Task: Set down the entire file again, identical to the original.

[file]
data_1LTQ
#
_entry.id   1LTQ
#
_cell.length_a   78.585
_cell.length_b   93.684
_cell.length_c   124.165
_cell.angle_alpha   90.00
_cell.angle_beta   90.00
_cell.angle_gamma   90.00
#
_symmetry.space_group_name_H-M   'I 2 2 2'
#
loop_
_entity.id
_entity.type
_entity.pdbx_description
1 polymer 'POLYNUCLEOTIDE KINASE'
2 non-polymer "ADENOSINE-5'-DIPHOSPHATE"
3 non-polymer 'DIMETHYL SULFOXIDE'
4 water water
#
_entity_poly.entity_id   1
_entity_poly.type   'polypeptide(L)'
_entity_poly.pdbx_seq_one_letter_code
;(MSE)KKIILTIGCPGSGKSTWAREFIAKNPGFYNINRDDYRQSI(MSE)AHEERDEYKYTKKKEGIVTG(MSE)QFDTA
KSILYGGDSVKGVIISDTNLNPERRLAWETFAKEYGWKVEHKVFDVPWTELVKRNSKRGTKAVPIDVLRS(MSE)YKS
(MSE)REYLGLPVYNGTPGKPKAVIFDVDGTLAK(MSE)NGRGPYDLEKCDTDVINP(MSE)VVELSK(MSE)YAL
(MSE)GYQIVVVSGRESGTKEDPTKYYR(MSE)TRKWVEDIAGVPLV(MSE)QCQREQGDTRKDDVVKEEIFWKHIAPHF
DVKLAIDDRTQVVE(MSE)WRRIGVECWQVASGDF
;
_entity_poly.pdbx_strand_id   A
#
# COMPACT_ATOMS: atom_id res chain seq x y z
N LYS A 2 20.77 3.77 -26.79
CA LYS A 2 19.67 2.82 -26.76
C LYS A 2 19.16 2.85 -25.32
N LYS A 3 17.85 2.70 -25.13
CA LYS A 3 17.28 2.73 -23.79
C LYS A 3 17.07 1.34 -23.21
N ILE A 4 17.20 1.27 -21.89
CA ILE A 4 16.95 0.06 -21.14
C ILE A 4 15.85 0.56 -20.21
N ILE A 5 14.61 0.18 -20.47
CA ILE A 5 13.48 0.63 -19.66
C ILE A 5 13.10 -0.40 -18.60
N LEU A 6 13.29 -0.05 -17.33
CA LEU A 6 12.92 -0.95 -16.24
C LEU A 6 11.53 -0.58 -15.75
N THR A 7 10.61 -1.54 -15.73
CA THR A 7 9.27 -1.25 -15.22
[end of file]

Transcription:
data_1LTQ
#
_entry.id   1LTQ
#
_cell.length_a   78.585
_cell.length_b   93.684
_cell.length_c   124.165
_cell.angle_alpha   90.00
_cell.angle_beta   90.00
_cell.angle_gamma   90.00
#
_symmetry.space_group_name_H-M   'I 2 2 2'
#
loop_
_entity.id
_entity.type
_entity.pdbx_description
1 polymer 'POLYNUCLEOTIDE KINASE'
2 non-polymer "ADENOSINE-5'-DIPHOSPHATE"
3 non-polymer 'DIMETHYL SULFOXIDE'
4 water water
#
_entity_poly.entity_id   1
_entity_poly.type   'polypeptide(L)'
_entity_poly.pdbx_seq_one_letter_code
;(MSE)KKIILTIGCPGSGKSTWAREFIAKNPGFYNINRDDYRQSI(MSE)AHEERDEYKYTKKKEGIVTG(MSE)QFDTA
KSILYGGDSVKGVIISDTNLNPERRLAWETFAKEYGWKVEHKVFDVPWTELVKRNSKRGTKAVPIDVLRS(MSE)YKS
(MSE)REYLGLPVYNGTPGKPKAVIFDVDGTLAK(MSE)NGRGPYDLEKCDTDVINP(MSE)VVELSK(MSE)YAL
(MSE)GYQIVVVSGRESGTKEDPTKYYR(MSE)TRKWVEDIAGVPLV(MSE)QCQREQGDTRKDDVVKEEIFWKHIAPHF
DVKLAIDDRTQVVE(MSE)WRRIGVECWQVASGDF
;
_entity_poly.pdbx_strand_id   A
#
# COMPACT_ATOMS: atom_id res chain seq x y z
N LYS A 2 20.77 3.77 -26.79
CA LYS A 2 19.67 2.82 -26.76
C LYS A 2 19.16 2.85 -25.32
N LYS A 3 17.85 2.70 -25.13
CA LYS A 3 17.28 2.73 -23.79
C LYS A 3 17.07 1.34 -23.21
N ILE A 4 17.20 1.27 -21.89
CA ILE A 4 16.95 0.06 -21.14
C ILE A 4 15.85 0.56 -20.21
N ILE A 5 14.61 0.18 -20.47
CA ILE A 5 13.48 0.63 -19.66
C ILE A 5 13.10 -0.40 -18.60
N LEU A 6 13.29 -0.05 -17.33
CA LEU A 6 12.92 -0.95 -16.24
C LEU A 6 11.53 -0.58 -15.75
N THR A 7 10.61 -1.54 -15.73
CA THR A 7 9.27 -1.25 -15.22